Skip to main content
Part of complete coverage on

Elusive snow leopards discovered in remote corner of Afghanistan

By David Ariosto, CNN
File photo shows a snow leopard walking in the snow at Banham Zoo in Norfolk, England.
File photo shows a snow leopard walking in the snow at Banham Zoo in Norfolk, England.
STORY HIGHLIGHTS
  • A population of rare snow leopards has been discovered in Afghanistan
  • Researchers photographed the elusive big cat using camera traps
  • The endangered big cat faces threats from poachers and shepherds
  • Between 4,500 and 7,500 snow leopards are left
RELATED TOPICS
  • Afghanistan
  • Big Cats

Kabul, Afghanistan (CNN) -- A "surprisingly healthy" population of rare snow leopards has been discovered in the remote northeastern stretches of Afghanistan, one of the few areas largely unaffected by the near decade-long war in the country.

Researchers photographed the elusive big cat using camera traps at 16 different locations across Afghanistan's mountainous Wakhan Corridor, according to a recent report from the Wildlife Conservation Society.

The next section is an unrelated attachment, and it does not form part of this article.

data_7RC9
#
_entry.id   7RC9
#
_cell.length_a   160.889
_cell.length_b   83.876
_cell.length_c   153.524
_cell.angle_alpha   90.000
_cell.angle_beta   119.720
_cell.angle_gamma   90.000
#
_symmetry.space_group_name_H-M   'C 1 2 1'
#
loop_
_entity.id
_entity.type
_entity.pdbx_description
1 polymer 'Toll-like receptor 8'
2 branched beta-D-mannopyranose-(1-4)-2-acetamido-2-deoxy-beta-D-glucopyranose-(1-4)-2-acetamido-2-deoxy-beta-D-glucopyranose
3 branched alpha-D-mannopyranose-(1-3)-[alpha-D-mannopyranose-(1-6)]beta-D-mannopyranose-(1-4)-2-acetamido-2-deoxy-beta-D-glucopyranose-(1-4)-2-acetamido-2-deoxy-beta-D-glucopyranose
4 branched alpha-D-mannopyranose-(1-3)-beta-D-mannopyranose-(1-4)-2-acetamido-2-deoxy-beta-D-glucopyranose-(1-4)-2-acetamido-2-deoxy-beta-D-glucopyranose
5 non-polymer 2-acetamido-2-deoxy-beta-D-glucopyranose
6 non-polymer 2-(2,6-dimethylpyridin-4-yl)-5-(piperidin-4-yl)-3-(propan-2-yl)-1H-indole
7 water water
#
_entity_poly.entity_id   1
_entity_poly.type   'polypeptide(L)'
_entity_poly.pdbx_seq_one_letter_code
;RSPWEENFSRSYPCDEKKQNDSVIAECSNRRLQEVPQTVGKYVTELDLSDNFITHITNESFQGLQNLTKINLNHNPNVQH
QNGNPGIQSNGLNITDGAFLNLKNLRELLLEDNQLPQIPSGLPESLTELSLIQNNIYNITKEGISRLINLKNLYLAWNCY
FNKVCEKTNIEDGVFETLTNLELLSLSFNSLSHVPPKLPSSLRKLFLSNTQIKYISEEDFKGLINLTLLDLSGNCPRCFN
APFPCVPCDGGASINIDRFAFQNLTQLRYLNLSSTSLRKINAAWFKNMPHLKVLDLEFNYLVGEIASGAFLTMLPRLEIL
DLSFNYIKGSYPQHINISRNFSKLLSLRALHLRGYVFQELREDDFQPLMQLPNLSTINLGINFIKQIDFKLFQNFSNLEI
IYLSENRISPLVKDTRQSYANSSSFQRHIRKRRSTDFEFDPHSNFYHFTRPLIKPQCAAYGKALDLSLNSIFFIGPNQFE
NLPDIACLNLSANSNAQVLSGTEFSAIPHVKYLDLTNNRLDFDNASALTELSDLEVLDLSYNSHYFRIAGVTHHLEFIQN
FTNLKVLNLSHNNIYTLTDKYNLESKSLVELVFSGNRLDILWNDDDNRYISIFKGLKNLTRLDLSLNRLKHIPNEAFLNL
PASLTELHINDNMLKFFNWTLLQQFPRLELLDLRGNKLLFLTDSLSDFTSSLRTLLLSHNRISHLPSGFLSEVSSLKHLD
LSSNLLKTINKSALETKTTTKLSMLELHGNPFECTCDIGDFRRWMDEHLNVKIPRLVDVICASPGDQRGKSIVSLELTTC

The images are the first camera trap records of snow leopards in Afghanistan, the organization noted.

"This is a wonderful discovery -- it shows that there is real hope for snow leopards in Afghanistan," said Peter Zahler, the group's deputy director. "Now our goal is to ensure that these magnificent animals have a secure future as a key part of Afghanistan's natural heritage."

The organization said the discovery "gives hope to the world's most elusive big cat, which calls home to some of the world's tallest mountains."

But the endangered animal also faces threats from poachers, shepherds and those who capture the cats for illegal trade.

Their populations have declined by as much as 20% over the past 16 years, the group reported.

Researchers estimate between 4,500 and 7,500 snow leopards are left in the wild, scattered across Central Asia.

 
Quick Job Search